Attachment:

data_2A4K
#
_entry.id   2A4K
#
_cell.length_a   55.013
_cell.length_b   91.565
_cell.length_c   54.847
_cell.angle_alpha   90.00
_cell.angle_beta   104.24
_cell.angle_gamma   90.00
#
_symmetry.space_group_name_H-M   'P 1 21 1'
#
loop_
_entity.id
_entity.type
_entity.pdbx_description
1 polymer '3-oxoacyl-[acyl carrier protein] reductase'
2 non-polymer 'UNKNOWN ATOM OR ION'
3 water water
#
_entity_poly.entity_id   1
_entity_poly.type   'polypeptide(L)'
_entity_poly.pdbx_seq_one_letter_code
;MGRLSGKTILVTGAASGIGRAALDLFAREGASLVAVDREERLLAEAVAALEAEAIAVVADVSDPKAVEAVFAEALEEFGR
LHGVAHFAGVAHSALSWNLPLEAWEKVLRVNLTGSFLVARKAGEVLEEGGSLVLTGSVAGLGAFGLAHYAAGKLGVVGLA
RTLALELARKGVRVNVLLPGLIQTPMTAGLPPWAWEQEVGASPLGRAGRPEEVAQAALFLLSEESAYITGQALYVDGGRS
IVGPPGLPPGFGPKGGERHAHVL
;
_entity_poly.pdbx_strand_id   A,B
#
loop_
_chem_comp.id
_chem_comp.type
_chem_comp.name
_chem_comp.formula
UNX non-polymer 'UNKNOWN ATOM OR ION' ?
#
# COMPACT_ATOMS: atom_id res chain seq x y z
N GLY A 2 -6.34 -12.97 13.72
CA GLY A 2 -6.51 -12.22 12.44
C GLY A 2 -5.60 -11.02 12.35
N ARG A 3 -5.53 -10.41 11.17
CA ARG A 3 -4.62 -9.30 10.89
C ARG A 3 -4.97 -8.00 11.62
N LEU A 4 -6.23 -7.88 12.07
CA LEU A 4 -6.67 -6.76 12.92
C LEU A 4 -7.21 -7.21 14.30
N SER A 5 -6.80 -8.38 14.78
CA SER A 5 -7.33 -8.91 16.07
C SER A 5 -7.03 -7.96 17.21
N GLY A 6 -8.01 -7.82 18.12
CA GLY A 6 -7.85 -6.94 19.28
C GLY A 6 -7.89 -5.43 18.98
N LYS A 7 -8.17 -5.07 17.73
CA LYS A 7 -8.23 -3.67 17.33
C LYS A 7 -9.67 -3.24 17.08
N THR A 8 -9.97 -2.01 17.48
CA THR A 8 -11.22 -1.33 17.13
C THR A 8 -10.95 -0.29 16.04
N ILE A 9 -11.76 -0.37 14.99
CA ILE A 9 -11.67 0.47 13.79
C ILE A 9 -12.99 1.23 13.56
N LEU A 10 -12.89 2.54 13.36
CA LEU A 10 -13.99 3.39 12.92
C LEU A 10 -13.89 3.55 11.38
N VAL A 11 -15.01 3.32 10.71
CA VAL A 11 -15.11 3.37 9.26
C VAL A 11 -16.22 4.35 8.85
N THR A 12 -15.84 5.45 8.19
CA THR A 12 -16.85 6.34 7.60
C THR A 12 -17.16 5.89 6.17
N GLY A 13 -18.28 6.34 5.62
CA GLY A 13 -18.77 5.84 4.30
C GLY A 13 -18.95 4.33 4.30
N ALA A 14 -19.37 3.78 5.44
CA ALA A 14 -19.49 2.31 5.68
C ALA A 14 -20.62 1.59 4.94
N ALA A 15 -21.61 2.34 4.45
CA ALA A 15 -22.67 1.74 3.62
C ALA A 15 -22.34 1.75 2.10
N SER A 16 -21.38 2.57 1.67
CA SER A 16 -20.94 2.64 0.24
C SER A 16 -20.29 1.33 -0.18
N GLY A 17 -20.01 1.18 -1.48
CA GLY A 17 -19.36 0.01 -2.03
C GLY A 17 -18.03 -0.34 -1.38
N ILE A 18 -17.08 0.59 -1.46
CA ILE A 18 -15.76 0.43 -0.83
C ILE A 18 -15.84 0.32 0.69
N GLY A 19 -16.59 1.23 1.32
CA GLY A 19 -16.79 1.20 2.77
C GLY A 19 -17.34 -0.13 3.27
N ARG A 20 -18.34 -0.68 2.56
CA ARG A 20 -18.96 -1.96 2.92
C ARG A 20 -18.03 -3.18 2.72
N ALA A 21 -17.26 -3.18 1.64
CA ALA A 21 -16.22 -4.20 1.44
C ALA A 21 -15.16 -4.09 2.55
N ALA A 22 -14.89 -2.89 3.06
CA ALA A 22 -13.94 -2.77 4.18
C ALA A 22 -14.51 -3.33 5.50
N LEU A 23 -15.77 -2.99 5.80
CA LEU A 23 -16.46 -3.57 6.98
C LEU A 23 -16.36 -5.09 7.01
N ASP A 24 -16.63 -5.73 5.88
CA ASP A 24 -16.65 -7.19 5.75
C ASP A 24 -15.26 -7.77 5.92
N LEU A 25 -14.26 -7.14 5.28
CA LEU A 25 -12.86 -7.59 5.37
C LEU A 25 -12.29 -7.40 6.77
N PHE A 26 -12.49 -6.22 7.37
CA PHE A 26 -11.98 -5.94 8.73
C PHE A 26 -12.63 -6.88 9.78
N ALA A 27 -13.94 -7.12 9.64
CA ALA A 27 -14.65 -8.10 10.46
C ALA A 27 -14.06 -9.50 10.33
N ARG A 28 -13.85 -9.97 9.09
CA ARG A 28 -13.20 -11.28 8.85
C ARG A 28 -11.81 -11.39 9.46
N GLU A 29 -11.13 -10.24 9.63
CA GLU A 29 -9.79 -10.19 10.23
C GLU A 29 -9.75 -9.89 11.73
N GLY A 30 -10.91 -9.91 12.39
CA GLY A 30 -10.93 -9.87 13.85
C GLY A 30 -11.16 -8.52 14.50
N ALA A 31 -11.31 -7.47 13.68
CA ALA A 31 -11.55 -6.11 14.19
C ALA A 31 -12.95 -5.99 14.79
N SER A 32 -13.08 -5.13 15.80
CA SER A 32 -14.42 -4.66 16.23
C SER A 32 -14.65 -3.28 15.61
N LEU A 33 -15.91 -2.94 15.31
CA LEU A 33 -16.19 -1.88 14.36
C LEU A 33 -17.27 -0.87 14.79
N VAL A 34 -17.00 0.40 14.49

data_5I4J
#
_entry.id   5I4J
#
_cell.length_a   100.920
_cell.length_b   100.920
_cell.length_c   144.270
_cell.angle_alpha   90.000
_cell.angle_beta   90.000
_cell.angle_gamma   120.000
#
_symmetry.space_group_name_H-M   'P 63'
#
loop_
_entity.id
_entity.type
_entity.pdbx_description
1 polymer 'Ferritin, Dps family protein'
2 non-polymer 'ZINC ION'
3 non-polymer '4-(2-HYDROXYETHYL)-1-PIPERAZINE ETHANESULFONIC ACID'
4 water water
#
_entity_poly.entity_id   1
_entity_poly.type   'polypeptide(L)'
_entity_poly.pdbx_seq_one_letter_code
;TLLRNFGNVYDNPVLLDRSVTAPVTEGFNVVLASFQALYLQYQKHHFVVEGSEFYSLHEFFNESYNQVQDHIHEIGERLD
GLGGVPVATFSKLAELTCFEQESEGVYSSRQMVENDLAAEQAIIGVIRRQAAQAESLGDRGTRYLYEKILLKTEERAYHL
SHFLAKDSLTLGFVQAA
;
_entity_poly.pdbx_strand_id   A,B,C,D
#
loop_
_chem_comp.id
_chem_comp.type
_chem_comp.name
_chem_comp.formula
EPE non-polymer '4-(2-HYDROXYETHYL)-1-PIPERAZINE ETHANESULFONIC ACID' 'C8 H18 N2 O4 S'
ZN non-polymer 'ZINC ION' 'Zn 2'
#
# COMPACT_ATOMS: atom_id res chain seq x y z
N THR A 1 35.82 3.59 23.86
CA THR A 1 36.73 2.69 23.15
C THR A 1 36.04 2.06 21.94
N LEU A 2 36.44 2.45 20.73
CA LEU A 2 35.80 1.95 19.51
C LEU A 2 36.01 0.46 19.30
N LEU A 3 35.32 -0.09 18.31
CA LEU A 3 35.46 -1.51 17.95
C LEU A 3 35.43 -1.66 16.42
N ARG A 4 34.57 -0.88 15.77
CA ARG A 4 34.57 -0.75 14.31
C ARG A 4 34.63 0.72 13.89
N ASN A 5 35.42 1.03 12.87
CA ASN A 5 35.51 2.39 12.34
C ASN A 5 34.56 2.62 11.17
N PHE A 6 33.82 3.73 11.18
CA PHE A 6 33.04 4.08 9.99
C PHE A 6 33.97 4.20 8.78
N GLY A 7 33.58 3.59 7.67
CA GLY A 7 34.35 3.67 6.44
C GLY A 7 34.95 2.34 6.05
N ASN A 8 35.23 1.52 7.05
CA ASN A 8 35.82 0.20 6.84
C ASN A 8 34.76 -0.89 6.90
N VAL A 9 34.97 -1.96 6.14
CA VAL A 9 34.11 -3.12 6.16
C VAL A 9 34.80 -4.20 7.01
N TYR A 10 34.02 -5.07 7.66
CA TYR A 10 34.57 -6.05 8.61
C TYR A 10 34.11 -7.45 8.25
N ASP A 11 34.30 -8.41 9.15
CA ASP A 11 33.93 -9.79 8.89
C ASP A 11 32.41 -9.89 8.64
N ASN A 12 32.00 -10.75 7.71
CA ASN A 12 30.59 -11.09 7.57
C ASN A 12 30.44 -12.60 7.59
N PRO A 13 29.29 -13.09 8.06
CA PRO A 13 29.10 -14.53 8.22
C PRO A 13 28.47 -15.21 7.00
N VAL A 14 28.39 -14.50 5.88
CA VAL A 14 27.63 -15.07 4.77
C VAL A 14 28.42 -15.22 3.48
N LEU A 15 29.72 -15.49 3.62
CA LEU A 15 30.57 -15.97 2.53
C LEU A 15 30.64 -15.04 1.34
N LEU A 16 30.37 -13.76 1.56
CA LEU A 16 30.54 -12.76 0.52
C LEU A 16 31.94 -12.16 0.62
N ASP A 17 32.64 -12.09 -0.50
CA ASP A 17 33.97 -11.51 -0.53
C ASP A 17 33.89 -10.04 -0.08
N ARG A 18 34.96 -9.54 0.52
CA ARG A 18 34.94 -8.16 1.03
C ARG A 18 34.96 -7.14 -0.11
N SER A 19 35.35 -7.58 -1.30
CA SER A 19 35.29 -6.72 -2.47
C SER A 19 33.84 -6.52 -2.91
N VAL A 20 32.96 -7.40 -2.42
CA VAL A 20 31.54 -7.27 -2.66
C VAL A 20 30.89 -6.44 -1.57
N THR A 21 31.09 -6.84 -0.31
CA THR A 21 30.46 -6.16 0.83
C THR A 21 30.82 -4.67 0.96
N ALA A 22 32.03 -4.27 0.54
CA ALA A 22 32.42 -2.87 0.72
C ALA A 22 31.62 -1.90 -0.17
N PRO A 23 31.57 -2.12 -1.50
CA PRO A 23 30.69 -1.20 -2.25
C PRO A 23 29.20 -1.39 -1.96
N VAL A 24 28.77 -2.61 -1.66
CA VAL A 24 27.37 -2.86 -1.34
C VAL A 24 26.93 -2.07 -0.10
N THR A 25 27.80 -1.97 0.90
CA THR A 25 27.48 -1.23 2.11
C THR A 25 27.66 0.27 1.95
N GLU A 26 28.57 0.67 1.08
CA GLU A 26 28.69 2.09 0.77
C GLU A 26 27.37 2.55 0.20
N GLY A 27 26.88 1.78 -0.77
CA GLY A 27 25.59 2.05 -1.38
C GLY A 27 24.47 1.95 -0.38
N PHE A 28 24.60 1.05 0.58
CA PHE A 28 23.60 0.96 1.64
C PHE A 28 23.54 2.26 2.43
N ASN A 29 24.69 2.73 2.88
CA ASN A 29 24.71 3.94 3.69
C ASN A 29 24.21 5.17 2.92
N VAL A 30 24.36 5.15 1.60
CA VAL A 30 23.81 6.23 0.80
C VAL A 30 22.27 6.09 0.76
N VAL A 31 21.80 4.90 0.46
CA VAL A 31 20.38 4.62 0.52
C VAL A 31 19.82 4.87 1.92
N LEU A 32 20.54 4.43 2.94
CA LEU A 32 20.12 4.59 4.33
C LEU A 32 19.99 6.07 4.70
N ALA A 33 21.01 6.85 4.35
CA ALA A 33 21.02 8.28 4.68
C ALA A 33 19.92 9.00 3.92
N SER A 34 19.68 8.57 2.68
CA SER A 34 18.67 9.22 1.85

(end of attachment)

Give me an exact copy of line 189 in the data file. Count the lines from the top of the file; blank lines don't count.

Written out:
N ASN A 5 35.42 1.03 12.87